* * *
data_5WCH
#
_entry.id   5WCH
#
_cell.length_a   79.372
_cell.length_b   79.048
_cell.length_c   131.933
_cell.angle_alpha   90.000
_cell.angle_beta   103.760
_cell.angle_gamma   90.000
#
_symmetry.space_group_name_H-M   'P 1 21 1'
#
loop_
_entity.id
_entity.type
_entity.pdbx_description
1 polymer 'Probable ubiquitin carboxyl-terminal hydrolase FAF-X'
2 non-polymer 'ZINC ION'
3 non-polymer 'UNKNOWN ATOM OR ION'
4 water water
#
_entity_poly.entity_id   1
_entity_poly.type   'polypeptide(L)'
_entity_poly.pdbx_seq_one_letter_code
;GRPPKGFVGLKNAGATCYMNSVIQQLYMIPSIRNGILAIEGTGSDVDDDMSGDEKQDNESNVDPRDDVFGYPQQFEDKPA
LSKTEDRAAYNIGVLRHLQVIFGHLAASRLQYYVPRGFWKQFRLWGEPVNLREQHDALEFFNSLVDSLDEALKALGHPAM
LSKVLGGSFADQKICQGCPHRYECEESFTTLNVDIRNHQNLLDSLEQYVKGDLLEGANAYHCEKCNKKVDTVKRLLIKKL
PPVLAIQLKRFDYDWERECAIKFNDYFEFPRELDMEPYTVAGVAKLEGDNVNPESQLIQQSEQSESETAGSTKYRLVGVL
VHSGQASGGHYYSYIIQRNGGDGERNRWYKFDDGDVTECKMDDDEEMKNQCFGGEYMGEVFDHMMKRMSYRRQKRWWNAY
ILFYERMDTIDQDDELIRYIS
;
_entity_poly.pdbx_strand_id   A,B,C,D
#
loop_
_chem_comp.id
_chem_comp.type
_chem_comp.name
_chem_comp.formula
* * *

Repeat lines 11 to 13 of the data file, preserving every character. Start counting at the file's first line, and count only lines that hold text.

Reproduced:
#
_symmetry.space_group_name_H-M   'P 1 21 1'
#